Chavez ‘gaining strength,’ says vice president
President Hugo Chavez is “gaining strength” as he finishes post-operative care and entering a “new phase” of cancer treatment, Venezuelan Vice President Nicolas Maduro said Sunday.
Chavez anointed Maduro his political heir before flying to Cuba for a fourth round of cancer surgery on December 11. The longtime Venezuelan leader’s condition has been the topic of much debate ever since.
Chavez is “finishing the post-operative period and will enter a new phase of treatment,” Maduro said. “His vital signs and organ function are stabilizing, he is conscious and gaining strength for the next stage.”
The Venezuelan government has been releasing only minimal information on the condition of Chavez, a 58-year-old former paratrooper who first came to power in 1999 and won another six-year term in October elections.
The longtime figurehead of the region’s anti-American left could not attend his scheduled inauguration on January 10 because of his poor health and the swearing-in has been postponed indefinitely.
The Venezuelan government has admitted that Chavez suffered complications, including a severe pulmonary infection that resulted in “respiratory insufficiency,” but has given no long-term prognosis from doctors.
Aides and family members have had to tamp down speculation that Chavez might not make a full recovery. Almost six weeks after he left Venezuela he is yet to be seen in public and remains, presumably, in a Havana hospital.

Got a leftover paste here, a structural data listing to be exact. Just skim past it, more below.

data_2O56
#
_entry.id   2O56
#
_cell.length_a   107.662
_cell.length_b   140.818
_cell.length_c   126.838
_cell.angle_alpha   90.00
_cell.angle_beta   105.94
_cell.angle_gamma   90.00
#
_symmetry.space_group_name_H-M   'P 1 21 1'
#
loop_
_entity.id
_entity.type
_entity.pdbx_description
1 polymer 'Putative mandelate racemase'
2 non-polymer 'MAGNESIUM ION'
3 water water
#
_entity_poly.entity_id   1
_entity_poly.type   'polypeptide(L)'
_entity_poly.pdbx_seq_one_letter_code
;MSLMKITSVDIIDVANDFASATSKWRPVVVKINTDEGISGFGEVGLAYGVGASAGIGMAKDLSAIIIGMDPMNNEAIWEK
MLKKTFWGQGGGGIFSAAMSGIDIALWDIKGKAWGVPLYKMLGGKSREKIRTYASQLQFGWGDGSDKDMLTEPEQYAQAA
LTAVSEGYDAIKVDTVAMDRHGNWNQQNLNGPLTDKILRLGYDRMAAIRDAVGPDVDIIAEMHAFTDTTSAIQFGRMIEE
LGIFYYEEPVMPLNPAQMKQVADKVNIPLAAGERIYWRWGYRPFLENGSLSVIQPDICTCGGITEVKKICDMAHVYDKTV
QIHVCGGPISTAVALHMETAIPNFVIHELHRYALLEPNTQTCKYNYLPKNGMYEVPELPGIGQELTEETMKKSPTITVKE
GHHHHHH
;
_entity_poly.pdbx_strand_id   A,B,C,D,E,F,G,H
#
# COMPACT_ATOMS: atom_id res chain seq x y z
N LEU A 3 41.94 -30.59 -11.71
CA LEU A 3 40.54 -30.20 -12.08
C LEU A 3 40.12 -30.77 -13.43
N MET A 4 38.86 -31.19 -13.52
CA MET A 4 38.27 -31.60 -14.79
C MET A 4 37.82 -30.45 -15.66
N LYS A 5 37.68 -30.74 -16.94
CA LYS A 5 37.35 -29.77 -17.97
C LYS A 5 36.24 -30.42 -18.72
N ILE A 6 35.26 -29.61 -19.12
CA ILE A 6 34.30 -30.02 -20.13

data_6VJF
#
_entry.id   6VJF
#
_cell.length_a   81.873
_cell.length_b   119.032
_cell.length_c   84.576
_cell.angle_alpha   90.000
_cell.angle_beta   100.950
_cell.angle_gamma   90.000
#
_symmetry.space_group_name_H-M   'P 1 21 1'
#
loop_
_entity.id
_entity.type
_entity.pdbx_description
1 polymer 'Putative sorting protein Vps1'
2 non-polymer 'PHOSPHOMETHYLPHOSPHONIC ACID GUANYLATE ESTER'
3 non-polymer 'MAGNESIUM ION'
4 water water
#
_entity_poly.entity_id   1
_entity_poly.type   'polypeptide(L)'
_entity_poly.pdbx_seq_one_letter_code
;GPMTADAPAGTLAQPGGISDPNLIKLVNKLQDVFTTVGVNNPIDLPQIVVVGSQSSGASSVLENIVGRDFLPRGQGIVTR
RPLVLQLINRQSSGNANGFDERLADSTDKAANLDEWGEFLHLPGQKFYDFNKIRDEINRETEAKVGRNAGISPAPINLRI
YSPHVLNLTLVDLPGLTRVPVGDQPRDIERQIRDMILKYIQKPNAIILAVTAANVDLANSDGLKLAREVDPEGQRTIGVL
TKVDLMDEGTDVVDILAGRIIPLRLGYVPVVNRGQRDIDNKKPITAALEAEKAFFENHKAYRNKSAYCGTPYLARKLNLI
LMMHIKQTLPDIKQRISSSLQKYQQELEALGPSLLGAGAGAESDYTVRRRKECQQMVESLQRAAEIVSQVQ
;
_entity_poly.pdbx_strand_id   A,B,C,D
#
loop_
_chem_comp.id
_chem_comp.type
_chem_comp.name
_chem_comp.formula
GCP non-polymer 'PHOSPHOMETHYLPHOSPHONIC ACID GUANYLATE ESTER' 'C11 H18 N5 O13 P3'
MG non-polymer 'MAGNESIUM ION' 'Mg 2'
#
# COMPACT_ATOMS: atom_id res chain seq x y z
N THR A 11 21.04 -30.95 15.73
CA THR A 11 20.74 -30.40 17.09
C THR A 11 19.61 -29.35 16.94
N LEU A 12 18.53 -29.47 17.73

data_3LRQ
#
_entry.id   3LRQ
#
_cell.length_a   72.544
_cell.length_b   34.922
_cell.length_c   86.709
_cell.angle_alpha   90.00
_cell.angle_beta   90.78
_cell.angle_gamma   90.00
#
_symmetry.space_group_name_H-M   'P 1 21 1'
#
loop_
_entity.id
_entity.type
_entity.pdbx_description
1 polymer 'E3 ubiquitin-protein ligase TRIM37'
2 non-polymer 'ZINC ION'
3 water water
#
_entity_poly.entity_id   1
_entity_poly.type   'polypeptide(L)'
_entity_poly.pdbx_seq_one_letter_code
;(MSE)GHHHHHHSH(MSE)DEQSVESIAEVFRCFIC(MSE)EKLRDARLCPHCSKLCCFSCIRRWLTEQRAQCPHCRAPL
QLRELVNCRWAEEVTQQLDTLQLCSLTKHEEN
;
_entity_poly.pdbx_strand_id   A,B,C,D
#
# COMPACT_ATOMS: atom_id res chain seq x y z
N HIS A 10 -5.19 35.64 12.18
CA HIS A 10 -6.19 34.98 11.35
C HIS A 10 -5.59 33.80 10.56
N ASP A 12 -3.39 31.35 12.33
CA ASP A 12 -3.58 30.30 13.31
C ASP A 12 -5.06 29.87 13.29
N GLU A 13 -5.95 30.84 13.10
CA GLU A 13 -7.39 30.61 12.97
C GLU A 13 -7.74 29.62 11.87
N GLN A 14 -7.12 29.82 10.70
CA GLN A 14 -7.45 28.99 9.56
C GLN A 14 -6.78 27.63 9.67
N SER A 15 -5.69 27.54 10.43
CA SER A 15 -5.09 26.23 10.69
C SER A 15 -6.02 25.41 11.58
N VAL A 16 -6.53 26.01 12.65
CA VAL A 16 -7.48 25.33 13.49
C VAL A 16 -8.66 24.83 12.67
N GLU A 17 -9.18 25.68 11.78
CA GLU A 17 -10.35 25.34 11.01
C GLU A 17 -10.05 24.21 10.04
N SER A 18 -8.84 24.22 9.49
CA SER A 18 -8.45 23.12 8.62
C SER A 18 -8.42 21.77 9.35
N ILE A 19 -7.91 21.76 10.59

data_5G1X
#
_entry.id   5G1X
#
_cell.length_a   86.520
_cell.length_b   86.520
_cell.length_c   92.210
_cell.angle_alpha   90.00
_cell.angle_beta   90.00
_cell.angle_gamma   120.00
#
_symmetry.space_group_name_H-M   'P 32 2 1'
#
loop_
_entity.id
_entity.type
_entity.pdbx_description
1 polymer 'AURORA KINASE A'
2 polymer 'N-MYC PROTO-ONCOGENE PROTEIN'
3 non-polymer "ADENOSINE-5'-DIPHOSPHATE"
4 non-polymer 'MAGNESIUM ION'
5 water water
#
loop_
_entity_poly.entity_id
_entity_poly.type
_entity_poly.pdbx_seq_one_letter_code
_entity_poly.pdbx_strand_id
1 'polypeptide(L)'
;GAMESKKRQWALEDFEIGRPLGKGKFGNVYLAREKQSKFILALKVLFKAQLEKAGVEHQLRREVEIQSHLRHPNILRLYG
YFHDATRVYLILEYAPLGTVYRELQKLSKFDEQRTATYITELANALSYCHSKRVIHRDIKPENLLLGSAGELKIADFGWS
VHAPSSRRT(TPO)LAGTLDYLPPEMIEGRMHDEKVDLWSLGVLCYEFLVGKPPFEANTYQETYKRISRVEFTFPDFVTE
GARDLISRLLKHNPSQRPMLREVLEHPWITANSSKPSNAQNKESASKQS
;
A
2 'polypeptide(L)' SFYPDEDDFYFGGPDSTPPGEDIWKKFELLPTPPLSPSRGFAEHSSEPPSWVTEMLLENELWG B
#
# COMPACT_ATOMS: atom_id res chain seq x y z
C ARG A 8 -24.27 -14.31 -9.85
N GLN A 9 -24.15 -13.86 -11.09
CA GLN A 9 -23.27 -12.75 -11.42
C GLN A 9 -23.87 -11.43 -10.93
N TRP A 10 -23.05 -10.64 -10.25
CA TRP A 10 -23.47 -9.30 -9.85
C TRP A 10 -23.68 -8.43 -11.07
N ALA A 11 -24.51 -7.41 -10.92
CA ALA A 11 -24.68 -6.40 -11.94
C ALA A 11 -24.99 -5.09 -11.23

Speaking to private Venezuelan television network Televen, Maduro said he had spoken with Chavez on several occasions, including a January 14 visit when he described the president as being “very interested in oil prices.”
Venezuela has the largest proven oil reserves in the world, which have allowed Chavez to project power across the region.
“We’re always optimistic in the sense that sooner or later we will have the president here with us,” Maduro said, adding that El Comandante was in good spirits and focused on his treatment.
Tensions are running high in Venezuela amid uncertainty over the future of Chavez, but for now the decision by the Supreme Court to allow the indefinite postponement of the inauguration is being respected.
Venezuela’s opposition on Friday canceled a march planned for January 23, saying it feared Chavez’s ruling party would “incite violence” with its own parallel mass demonstration.
Chavez has been the face of the Latin American left for more than a decade and has dominated the political scene in Venezuela.
Before leaving Caracas, he urged his armed forces to be on the lookout for any attempt, “from outside or from within,” to destabilize the country.